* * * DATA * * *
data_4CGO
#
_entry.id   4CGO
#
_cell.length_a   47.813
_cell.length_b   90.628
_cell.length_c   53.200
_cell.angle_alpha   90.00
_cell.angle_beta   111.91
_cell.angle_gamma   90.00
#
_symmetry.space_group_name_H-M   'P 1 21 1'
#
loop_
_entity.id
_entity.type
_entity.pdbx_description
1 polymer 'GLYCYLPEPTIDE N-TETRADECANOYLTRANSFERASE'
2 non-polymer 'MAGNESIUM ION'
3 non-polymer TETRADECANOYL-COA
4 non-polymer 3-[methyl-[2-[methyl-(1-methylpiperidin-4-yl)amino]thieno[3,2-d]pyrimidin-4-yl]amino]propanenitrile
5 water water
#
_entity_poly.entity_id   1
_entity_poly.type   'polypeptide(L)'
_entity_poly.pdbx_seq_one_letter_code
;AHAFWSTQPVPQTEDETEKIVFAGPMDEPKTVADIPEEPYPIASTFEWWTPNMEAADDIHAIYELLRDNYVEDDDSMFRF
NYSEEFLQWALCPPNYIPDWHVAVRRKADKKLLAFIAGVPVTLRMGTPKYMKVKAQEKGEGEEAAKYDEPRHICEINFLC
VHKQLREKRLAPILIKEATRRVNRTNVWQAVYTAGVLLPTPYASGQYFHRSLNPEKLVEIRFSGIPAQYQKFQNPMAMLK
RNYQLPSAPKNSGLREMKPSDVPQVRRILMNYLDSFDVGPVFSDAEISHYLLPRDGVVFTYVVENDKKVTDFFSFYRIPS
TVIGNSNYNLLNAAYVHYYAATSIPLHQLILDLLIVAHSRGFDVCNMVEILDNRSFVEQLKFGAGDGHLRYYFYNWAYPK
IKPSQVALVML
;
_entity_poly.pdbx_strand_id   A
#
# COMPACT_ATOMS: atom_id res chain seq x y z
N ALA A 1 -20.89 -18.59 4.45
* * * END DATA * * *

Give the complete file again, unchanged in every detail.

data_4CGO
#
_entry.id   4CGO
#
_cell.length_a   47.813
_cell.length_b   90.628
_cell.length_c   53.200
_cell.angle_alpha   90.00
_cell.angle_beta   111.91
_cell.angle_gamma   90.00
#
_symmetry.space_group_name_H-M   'P 1 21 1'
#
loop_
_entity.id
_entity.type
_entity.pdbx_description
1 polymer 'GLYCYLPEPTIDE N-TETRADECANOYLTRANSFERASE'
2 non-polymer 'MAGNESIUM ION'
3 non-polymer TETRADECANOYL-COA
4 non-polymer 3-[methyl-[2-[methyl-(1-methylpiperidin-4-yl)amino]thieno[3,2-d]pyrimidin-4-yl]amino]propanenitrile
5 water water
#
_entity_poly.entity_id   1
_entity_poly.type   'polypeptide(L)'
_entity_poly.pdbx_seq_one_letter_code
;AHAFWSTQPVPQTEDETEKIVFAGPMDEPKTVADIPEEPYPIASTFEWWTPNMEAADDIHAIYELLRDNYVEDDDSMFRF
NYSEEFLQWALCPPNYIPDWHVAVRRKADKKLLAFIAGVPVTLRMGTPKYMKVKAQEKGEGEEAAKYDEPRHICEINFLC
VHKQLREKRLAPILIKEATRRVNRTNVWQAVYTAGVLLPTPYASGQYFHRSLNPEKLVEIRFSGIPAQYQKFQNPMAMLK
RNYQLPSAPKNSGLREMKPSDVPQVRRILMNYLDSFDVGPVFSDAEISHYLLPRDGVVFTYVVENDKKVTDFFSFYRIPS
TVIGNSNYNLLNAAYVHYYAATSIPLHQLILDLLIVAHSRGFDVCNMVEILDNRSFVEQLKFGAGDGHLRYYFYNWAYPK
IKPSQVALVML
;
_entity_poly.pdbx_strand_id   A
#
# COMPACT_ATOMS: atom_id res chain seq x y z
N ALA A 1 -20.89 -18.59 4.45